The Atlantic’s case uses the industry standard 316L stainless steel. The circular case is two-tiered, as are the lugs that protrude out to accommodate a 20mm strap. There is no bezel; the well-domed mineral crystal encompasses the entire face of the watch.
A knurled crown is seen in the standard 3 o’clock position and manages day/date function with one click and the time pulled out with two clicks.
Lacking any screw-down features, the Atlantic features an acceptable 5ATM/50m water resistance.
As mentioned before, the transparent case back shows off the gilded movement. Unlike other applications on lower-end Seiko 5s, it can be viewed conveniently when paired with the leather strap.
The Atlantic’s dial is incredibly legible and elegant. The beige dial features polished markers at every hour marker and thicker markers at the 12 and 6. Black and white day-date wheels reside just inside the printed minute track at the 3 o’clock position.
The Zeppelin logo is prominently featured at the top and well balanced by the model number and ‘automatic’ in cursive. ‘Made in Germany’ rounds out the text on the watch at the very bottom between hour markers 5 and 7.
The hands are well suited to match the aesthetic for which the Atlantic strives. The hour and minute dauphine hands have a polished trim with a black center. Paired with a black baton seconds hand, the contrast provides legibility of the time despite the reflective chrome finish.
The lume on the Atlantic is something to behold. The beige dial itself is entirely luminescent and, in dark environments, enables the watch to glow like a blue flashlight.
The Zeppelin Atlantic’s strap is fitting for its style and price tag. Unlike fast fashion watches around the mid $200 price point, Zeppelin ditches the generic genuine leather and opts for a hand-crafted calfskin strap.
The two-tone brown leather is well padded and comfortable. Visually, it features contrasting parallel beige stitching and a stainless clasp signed with the Zeppelin insignia.
Ideally, a butterfly mechanism would aid in its longevity. However, this stock strap fits the bill well and is certainly not a deal breaker.
Overall Pros and Cons
Given the details, this rundown of the Pros and Cons of the Zeppelin Atlantic can better inform your purchase decision. In no way do these points account for every individual’s subjective taste, but certain details are further praised or nitpicked here.
- Nostalgic, elegant design
- Fully-lumed dial
- Transparent case back featuring a gilded automatic
- Quality leather strap
The most unique and attractive feature that would draw buyers of Zeppelin watches is the nostalgia-inducing design. Although seemingly fitting neither mold of dress or aviation watch, it manages to incorporate elements of both (with enough reservation) to be incredibly bold and elegant.
While the watch’s dimensions appear to be on the larger end for slim-wristed folks, much of its additional depth is made up of the domed crystal, and the short lug-to-lug distance accommodates all who seek a significant wrist presence from a watch.
The fully lumed dial offers unparalleled visibility in the dark, and the thoughtfully considered dauphine hands and contrasting minute track offer good legibility whenever the time is needed.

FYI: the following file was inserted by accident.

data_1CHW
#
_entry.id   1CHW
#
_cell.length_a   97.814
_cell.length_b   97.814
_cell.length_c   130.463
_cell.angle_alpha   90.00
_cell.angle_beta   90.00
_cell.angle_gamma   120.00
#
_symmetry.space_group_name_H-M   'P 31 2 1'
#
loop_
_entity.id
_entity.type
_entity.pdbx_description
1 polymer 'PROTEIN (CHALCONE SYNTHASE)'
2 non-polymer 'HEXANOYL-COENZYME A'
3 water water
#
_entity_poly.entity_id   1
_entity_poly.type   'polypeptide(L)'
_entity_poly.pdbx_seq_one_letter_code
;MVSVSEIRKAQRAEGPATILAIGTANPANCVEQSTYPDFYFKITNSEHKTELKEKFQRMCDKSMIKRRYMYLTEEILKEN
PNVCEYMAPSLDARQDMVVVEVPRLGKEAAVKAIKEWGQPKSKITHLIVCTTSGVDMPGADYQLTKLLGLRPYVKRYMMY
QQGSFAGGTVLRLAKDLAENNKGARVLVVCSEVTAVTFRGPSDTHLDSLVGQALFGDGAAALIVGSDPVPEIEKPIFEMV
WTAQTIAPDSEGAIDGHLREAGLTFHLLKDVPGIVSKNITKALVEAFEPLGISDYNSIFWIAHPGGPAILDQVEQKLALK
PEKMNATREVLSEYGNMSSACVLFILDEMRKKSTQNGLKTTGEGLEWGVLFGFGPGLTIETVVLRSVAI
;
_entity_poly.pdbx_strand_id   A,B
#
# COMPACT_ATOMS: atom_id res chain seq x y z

The gilded automatic is uncommon; its inclusion makes good use of the transparent case-back.
- Paper dimensions
- Mineral crystal
- Lower-end Miyota
The Zeppelin Atlantic gets a lot right. Even still, no watch is perfect.
The paper dimensions can be a little deceiving, especially since this isn’t a brand or line of watches that receive much mainstream coverage. The case size appears larger due to the thin bezels (and large diameter dial). However, the depth does not feel like the advertised 12mm in large part due to a domed crystal.
A short lug-to-lug distance also makes it indeed viable for slimmer wrists, unlike watches with flatter lugs.
The mineral crystal is definitely a significant downside. The glass cannot be easily polished like acrylic and is not scratch resistant like sapphire. Like the airships of yesterday, it will certainly pick up scratches from everyday use.
Although the gilded movement is a visual pleasure, the true specifications won’t impress a watch enthusiast who chases numbers. The tolerances aren’t great, and the second-hand does not hack when setting time while wound. However, it does provide the basics and a little convenience with the day/date function.
The Zeppelin Atlantic is an incredibly unique watch. The unorthodox combination of dauphine hands and a thin bezel really feels like a throwback to the style of those able to afford the first trans-Atlantic flights.
The decision to spring for watches in Zeppelin’s lineup largely comes down to if the wearer resonates with the essence of luxurious travel in times past.
If beige is not up your alley, Zeppelin also makes the Atlantic in black and blue dial colors. They lose the full-lume but are also easier to pair for a casual wardrobe.
Other Atlantic models maintain the hand-set and case design but include more complications such as power reserve, GMT hand, or even much more expensive models with automatic chronographs.
The stock strap is excellent as it comes; attaching an aftermarket butterfly clasp to ensure its longevity is never a bad option for leather straps universally.
Overall, the most basic Zeppelin Atlantic featured today captures the spirit of the first aviators while not going overboard on price and complications. The dial is clean and legible while providing enough interest to captivate every time you glance down.